The state Division of Child and Family Services is asking for at least one additional employee to reduce the 22 days it takes, on average, for the agency to conduct a required criminal background check before an abused child in state custody can be placed with a relative or foster family.

Implementation in Utah of the federal Adam Walsh Protection and Safety Act of 2006 has increased completion of checks by seven days, on average. The number of background checks that must conducted has almost doubled compared to screenings completed in 2004.

Lawmakers last year approved legislation (HB245) requiring that an abused child would be held in state custody while a background check is conducted, even if a relative is available and willing to take the child.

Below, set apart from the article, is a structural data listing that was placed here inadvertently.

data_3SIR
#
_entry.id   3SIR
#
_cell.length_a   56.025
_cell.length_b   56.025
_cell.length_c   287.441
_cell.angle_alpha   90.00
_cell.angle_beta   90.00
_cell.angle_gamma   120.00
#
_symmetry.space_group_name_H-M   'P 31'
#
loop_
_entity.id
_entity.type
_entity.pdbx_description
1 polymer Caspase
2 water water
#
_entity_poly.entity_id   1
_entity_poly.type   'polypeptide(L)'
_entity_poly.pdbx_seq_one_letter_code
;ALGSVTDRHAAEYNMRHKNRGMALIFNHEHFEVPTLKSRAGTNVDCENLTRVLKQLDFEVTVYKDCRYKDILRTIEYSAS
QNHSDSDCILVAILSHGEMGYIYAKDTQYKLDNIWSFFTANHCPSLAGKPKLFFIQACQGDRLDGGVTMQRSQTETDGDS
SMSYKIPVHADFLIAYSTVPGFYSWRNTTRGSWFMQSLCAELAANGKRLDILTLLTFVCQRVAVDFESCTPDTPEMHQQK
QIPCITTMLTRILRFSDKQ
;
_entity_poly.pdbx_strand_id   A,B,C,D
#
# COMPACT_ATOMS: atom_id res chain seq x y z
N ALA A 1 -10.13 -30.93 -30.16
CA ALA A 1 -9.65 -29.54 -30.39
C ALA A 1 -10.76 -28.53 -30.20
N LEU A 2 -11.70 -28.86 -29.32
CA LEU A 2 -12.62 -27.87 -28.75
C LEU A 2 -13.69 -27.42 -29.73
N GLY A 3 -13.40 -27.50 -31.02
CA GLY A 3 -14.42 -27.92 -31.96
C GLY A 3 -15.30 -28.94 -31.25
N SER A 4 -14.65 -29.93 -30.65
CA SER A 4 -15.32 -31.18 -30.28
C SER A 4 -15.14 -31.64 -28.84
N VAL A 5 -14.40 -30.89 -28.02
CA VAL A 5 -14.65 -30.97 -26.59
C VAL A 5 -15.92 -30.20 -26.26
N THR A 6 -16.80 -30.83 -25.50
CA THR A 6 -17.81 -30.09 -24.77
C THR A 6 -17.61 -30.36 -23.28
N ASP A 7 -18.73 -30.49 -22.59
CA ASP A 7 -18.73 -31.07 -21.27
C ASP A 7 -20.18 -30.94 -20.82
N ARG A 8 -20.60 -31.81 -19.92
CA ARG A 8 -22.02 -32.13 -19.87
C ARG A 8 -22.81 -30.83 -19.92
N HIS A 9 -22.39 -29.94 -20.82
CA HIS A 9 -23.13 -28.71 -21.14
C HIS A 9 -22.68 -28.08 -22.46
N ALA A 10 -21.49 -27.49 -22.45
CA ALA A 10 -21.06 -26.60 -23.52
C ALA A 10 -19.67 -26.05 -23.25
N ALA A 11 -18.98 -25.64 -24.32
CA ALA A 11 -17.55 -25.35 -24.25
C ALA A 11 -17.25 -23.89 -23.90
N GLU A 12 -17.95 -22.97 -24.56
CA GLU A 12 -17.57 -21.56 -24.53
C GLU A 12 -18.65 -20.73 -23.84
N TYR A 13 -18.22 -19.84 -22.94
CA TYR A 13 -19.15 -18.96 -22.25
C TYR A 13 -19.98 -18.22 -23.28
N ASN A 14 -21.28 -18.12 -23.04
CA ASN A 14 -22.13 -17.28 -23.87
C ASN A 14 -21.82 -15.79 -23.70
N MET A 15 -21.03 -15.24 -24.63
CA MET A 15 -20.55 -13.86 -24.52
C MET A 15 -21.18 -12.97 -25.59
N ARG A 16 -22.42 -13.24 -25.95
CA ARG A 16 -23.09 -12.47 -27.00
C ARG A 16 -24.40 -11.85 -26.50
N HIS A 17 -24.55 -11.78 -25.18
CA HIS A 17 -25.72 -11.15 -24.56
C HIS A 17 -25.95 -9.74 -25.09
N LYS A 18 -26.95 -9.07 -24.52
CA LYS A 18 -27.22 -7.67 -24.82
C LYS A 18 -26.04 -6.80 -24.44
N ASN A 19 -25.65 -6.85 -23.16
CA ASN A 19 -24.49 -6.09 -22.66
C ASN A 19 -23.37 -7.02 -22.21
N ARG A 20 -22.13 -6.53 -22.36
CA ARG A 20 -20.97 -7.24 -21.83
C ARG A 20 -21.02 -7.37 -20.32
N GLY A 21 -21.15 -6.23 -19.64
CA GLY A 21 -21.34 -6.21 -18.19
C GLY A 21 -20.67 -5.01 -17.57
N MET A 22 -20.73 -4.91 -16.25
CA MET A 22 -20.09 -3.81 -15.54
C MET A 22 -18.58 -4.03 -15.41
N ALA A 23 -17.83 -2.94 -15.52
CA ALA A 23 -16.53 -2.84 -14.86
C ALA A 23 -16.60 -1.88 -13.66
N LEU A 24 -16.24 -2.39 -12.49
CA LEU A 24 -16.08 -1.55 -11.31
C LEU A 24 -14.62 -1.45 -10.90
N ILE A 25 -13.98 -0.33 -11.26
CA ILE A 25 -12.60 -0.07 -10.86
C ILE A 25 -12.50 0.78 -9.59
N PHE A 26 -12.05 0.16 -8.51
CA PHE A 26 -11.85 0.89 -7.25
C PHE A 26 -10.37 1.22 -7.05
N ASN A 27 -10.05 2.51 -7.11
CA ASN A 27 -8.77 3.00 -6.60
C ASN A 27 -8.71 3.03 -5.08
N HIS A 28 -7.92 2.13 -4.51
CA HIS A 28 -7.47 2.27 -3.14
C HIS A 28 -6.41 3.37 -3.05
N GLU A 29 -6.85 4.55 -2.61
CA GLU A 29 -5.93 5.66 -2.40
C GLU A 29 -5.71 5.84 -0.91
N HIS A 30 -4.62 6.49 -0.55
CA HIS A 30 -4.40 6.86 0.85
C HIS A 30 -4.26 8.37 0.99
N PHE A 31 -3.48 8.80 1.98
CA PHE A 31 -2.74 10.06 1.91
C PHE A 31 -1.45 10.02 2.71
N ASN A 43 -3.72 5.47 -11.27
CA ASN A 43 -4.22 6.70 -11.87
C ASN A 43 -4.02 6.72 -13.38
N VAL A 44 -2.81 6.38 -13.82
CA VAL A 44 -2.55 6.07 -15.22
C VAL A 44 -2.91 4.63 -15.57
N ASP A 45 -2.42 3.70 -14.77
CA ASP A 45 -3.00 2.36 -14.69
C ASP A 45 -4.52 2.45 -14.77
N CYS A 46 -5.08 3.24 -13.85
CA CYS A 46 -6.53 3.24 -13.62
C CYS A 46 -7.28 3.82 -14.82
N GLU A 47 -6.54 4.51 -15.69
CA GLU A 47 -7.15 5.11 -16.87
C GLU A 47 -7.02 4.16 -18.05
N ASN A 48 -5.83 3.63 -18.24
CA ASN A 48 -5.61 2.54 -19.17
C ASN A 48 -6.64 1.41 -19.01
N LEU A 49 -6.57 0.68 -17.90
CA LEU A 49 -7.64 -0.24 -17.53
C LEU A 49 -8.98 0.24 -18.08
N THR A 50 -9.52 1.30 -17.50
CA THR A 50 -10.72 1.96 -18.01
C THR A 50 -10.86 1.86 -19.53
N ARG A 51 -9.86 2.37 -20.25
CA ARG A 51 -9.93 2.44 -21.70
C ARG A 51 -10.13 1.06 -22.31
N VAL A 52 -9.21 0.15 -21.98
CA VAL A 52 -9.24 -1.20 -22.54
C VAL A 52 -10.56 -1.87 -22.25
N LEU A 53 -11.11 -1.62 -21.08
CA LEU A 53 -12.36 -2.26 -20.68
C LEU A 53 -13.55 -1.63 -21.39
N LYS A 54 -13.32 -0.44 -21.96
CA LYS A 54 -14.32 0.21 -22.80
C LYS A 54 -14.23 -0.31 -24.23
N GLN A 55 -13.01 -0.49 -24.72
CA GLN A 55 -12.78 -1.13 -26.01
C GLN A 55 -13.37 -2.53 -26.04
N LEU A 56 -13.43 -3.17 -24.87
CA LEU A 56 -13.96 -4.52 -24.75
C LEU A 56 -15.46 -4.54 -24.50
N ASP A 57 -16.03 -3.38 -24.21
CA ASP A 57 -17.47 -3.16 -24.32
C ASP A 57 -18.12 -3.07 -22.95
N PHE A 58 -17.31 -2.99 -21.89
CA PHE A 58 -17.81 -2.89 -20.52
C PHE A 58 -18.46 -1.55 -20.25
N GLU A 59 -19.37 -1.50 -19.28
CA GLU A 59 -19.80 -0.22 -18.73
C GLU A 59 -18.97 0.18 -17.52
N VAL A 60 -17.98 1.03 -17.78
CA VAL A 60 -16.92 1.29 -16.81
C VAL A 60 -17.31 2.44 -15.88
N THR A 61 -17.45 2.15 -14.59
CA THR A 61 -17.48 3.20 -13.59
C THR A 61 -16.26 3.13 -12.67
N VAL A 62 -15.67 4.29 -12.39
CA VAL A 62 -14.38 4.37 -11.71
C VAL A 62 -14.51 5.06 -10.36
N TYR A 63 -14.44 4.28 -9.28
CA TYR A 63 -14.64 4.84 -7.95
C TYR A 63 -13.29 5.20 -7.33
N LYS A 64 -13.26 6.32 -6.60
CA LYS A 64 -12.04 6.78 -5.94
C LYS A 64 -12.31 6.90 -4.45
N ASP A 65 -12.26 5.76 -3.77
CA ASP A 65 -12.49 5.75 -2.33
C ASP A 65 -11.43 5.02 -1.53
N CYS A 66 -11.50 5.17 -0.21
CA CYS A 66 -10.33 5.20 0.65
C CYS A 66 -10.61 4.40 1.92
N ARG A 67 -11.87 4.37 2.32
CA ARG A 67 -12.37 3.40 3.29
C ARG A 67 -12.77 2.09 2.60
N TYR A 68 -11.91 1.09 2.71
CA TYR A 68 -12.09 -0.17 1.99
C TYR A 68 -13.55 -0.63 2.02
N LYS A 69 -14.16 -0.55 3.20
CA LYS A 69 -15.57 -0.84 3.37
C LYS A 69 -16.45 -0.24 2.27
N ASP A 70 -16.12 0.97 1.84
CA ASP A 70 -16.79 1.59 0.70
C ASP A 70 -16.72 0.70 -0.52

The legislation has been criticized by child advocates and several relatives of abuse victims because the wait in many cases is several weeks, in some cases five to six months.

A proposed bill this year (HB36) amends HB245 to allow emergency kinship placements before completion of the background check. Passage of the bill will likely put the state in violation of the act and federal matching funding of about $147,000 would be lost.

HB36 includes a $147,000 to make up that difference.